|Publication number||US6181915 B1|
|Application number||US 08/930,753|
|Publication date||Jan 30, 2001|
|Filing date||Apr 4, 1996|
|Priority date||Apr 7, 1995|
|Also published as||DE69607156D1, EP0819288A1, EP0819288B1, WO1996031850A1|
|Publication number||08930753, 930753, PCT/1996/512, PCT/FR/1996/000512, PCT/FR/1996/00512, PCT/FR/96/000512, PCT/FR/96/00512, PCT/FR1996/000512, PCT/FR1996/00512, PCT/FR1996000512, PCT/FR199600512, PCT/FR96/000512, PCT/FR96/00512, PCT/FR96000512, PCT/FR9600512, US 6181915 B1, US 6181915B1, US-B1-6181915, US6181915 B1, US6181915B1|
|Inventors||Jacques Lewiner, Eric Carreel|
|Original Assignee||Jacques Lewiner, Eric Carreel|
|Export Citation||BiBTeX, EndNote, RefMan|
|Patent Citations (7), Non-Patent Citations (1), Classifications (5), Legal Events (5)|
|External Links: USPTO, USPTO Assignment, Espacenet|
The present invention relates to portable one-way radio pagers of the kind comprising receiver means for receiving radio messages, a memory for storing the messages, a screen, a simplified keypad comprising fewer than ten keys, and an electronic CPU, the pager being designed to display on its screen at least some of the messages it receives.
Many of the messages received by such pagers are requests for the bearer of the pager to call back the original caller on the telephone.
Unfortunately, the original caller does not always ensure that the message includes the telephone number which is to be called back, and as a result, if the bearer of the pager does not have an address book available containing the telephone number of the original caller, then the received message is likely to be without effect, or else the bearer of the pager will be obliged to look up the original caller's telephone number by consulting a telephone directory or possibly by calling his or her own office, which leads to a waste of time and efficiency.
Consequently, if they are to be efficient, bearers of portable radio pagers must also carry telephone numbers around with them in an address book, either in the form of a booklet or else in the form of a cordless electronic unit with an alphanumeric keyboard, thereby making them carry clutter.
A particular object of the present invention is to mitigate those drawbacks.
To this end, according to the invention, a portable one-way radio pager of the kind in question is essentially characterized in that its memory includes an address book which is designed to include at least one person's name and telephone number, and in that the CPU is designed to:
recognize special “downloading” radio messages including at least a name and data relating to said name for storage in the address book;
store the contents of the downloading messages in the address book of the memory; and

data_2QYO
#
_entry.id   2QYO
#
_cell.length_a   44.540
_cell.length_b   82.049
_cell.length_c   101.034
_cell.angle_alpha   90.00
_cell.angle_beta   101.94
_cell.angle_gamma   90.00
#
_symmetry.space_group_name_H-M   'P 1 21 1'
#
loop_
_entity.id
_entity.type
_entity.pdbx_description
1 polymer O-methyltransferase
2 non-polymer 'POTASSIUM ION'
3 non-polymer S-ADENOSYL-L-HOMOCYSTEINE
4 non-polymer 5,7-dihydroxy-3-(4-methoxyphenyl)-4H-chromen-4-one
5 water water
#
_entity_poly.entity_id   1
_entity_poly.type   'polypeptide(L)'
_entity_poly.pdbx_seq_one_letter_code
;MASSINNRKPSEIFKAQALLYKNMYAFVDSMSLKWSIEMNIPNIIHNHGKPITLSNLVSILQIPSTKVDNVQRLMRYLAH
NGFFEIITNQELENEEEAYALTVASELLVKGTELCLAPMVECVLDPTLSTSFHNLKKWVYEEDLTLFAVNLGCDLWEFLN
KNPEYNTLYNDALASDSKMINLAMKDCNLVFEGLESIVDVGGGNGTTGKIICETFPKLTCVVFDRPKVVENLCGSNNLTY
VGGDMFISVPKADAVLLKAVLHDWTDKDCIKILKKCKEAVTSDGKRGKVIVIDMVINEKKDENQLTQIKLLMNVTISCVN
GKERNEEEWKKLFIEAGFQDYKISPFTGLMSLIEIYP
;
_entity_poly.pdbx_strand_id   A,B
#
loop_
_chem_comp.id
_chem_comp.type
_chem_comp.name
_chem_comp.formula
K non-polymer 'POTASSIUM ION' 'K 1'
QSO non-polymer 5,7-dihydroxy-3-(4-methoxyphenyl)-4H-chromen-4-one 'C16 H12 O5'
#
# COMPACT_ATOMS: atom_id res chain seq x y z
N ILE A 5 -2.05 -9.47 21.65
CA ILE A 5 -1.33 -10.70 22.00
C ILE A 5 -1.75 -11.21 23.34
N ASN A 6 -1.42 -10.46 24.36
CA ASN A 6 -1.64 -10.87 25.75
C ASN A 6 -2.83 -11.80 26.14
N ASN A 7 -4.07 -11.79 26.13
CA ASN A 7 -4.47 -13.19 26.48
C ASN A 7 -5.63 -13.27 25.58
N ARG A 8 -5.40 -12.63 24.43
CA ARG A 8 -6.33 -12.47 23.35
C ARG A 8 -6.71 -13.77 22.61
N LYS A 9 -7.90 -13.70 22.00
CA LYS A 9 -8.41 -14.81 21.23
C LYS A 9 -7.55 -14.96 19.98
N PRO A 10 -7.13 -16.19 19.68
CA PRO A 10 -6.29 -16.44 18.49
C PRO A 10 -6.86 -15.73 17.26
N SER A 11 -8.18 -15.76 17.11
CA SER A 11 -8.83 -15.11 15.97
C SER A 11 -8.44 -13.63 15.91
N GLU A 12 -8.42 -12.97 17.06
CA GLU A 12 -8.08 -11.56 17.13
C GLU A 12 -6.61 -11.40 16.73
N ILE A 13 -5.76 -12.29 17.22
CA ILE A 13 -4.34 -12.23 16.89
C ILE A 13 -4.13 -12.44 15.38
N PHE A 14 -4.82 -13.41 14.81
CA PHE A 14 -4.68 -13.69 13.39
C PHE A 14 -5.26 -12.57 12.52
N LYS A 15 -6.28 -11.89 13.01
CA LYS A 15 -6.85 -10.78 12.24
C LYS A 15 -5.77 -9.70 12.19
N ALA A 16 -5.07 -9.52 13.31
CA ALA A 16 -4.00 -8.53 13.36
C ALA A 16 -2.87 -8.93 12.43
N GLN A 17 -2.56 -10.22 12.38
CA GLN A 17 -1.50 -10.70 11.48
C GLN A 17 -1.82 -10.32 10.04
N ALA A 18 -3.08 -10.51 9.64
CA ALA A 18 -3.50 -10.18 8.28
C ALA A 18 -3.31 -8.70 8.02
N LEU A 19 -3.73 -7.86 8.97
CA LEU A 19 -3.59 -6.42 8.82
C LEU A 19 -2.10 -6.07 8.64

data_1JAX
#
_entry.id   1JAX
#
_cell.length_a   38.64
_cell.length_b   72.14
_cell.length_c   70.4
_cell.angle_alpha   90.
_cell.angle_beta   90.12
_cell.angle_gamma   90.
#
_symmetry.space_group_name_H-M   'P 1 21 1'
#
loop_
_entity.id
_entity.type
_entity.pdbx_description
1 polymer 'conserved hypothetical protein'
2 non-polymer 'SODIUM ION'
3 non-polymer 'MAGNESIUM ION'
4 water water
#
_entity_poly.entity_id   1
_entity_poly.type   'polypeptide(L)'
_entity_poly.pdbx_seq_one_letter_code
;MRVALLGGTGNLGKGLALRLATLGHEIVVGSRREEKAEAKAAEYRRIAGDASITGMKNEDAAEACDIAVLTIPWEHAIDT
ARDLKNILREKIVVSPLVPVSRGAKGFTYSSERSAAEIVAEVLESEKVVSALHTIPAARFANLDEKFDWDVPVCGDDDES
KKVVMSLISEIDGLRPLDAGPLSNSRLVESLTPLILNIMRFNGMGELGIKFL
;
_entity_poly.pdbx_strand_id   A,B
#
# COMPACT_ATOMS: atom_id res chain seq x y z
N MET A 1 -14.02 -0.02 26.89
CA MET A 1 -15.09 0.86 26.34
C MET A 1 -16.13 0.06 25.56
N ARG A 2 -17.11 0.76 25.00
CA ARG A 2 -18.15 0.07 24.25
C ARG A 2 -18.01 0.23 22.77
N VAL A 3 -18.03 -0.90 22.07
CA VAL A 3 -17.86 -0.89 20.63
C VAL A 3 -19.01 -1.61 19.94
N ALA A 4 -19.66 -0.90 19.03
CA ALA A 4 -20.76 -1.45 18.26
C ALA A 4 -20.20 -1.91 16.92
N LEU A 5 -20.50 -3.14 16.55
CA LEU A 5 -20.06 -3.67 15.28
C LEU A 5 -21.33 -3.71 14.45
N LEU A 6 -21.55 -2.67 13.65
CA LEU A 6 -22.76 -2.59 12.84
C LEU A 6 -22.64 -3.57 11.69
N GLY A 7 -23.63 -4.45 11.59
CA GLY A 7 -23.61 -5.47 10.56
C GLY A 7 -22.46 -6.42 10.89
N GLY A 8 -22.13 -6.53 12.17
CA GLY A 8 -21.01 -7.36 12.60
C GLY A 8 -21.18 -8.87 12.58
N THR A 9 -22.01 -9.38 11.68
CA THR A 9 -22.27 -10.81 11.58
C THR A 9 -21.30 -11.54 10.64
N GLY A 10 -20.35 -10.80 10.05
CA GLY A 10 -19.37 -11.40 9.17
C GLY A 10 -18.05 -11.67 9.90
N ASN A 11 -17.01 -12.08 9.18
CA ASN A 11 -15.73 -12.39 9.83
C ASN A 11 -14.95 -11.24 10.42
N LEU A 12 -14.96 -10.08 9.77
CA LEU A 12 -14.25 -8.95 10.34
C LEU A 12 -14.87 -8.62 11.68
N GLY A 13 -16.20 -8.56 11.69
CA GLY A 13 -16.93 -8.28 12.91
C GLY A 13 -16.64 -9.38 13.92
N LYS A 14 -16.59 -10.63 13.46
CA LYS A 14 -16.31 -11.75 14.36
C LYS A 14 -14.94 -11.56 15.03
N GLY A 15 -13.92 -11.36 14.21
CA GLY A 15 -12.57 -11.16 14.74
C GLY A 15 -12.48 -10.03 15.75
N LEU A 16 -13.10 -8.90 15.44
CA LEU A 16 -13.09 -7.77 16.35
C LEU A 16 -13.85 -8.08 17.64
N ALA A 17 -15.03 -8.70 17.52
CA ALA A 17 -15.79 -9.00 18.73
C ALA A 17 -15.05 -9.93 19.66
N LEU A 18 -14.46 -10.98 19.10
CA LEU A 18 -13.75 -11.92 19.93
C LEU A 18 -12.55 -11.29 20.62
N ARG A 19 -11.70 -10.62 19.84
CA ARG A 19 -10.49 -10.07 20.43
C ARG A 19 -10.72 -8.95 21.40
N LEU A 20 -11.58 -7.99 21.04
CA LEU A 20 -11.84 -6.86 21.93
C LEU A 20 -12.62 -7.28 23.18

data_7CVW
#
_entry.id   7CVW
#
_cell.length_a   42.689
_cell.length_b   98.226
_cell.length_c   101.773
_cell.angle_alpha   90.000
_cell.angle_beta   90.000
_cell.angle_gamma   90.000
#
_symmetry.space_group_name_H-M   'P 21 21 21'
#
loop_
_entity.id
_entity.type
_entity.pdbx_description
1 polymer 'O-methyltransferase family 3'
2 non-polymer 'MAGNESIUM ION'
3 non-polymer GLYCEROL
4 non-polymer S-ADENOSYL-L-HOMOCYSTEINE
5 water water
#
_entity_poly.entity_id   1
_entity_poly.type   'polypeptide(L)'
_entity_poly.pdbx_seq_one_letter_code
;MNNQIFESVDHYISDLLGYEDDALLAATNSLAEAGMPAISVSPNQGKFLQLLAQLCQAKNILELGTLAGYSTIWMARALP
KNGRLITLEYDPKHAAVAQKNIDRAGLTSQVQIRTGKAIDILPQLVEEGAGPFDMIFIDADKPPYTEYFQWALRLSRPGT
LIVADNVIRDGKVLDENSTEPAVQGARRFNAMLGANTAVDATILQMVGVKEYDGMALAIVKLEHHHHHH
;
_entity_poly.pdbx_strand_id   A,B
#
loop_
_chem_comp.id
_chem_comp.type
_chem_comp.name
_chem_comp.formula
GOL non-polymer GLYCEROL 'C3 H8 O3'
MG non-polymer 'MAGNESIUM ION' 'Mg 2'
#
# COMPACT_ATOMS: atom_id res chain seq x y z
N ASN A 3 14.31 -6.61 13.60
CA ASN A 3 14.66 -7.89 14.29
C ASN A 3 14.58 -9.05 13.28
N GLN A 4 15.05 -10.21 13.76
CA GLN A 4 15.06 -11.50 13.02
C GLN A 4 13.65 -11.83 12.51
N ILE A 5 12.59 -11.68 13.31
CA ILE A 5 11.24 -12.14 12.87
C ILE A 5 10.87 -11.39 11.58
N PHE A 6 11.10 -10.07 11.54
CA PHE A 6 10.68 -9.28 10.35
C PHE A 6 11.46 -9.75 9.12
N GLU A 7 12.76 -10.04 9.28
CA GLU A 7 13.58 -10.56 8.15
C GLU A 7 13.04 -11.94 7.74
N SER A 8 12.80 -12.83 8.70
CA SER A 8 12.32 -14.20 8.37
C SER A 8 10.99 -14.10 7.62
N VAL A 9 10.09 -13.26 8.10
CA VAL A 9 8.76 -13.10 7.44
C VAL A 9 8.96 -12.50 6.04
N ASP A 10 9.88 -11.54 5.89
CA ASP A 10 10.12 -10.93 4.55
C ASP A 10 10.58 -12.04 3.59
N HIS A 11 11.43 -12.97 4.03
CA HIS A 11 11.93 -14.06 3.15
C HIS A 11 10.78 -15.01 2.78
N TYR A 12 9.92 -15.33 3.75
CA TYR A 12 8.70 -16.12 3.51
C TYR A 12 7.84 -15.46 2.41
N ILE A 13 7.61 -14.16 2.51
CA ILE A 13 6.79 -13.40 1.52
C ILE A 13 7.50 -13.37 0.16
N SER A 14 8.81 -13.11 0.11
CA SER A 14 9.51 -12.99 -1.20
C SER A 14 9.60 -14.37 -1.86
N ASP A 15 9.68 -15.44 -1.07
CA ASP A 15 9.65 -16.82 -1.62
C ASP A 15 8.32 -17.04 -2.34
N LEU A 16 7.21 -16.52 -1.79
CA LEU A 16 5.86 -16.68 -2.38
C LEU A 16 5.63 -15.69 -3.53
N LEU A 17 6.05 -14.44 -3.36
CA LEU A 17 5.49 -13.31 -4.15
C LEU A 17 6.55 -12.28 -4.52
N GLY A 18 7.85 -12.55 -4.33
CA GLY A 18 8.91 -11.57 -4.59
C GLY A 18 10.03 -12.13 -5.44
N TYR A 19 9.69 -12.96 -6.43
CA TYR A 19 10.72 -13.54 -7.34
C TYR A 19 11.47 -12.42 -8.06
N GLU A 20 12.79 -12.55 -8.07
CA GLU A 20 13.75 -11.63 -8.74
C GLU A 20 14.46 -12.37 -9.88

display the data contained in the address book on the screen as a function of commands received from a user by means of the keypad.
By means of these dispositions, it is possible to integrate an address book in the portable radio pager even though the simplified keypad of the pager is unsuitable in practice for directly inputting data into the address book, in particular names and telephone numbers.
Thus, bearers of such pagers always have a telephone address book available, thereby enabling them to respond optimally to messages received, and secondly they are not cluttered up with extra objects to be carried around such as a booklet or an electronic unit.
It should be observed that it is very easy for a user to enter data into the electronic address book, and no complex manipulation is required.
All the user needs to do is telephone a human operator at a station for transmitting pager messages in the network to which the pager belongs. In the same manner as is already common for ordinary messages, the operator then causes the desired radio message to be transmitted, which in the present case contains the data to be stored in the address book of the user's own pager.
In preferred embodiments of the portable radio pager, use may also be made of one or more of the following dispositions:
the CPU is designed to recognize at least one predetermined string of characters included in each downloading paging message, thereby enabling said downloading paging message to be recognized;
the address book is also designed to include a respective address for each name;
the address book is also designed to include an additional telephone number associated with each name respectively, said additional telephone number being that of a fax associated with that name;
the address book is also designed to include a personal radio pager number associated with each name, respectively;
the keypad does not include any alphanumeric keys;
the pager further comprises a sound signal emitter, the CPU being designed to: enable a user to use the keypad to select a number contained in the address book; and cause the sound signal emitter to emit a run of individual sound signals respectively corresponding to the various digits of the selected number in a “voice frequency” dialing system; in particular, this telephone number may be a telephone number proper, a fax number, or a person's radio pager number, providing dialing the number on a telephone keypad gives rise to a telephone call to an operator of a station for transmitting radio paging messages in order to send a radio message to the radio pager of that person; and
the pager further comprises a connector which is connected to the CPU and which enables a connection to be made to an external printer, the CPU being designed to cause said printer to print data stored in the address book.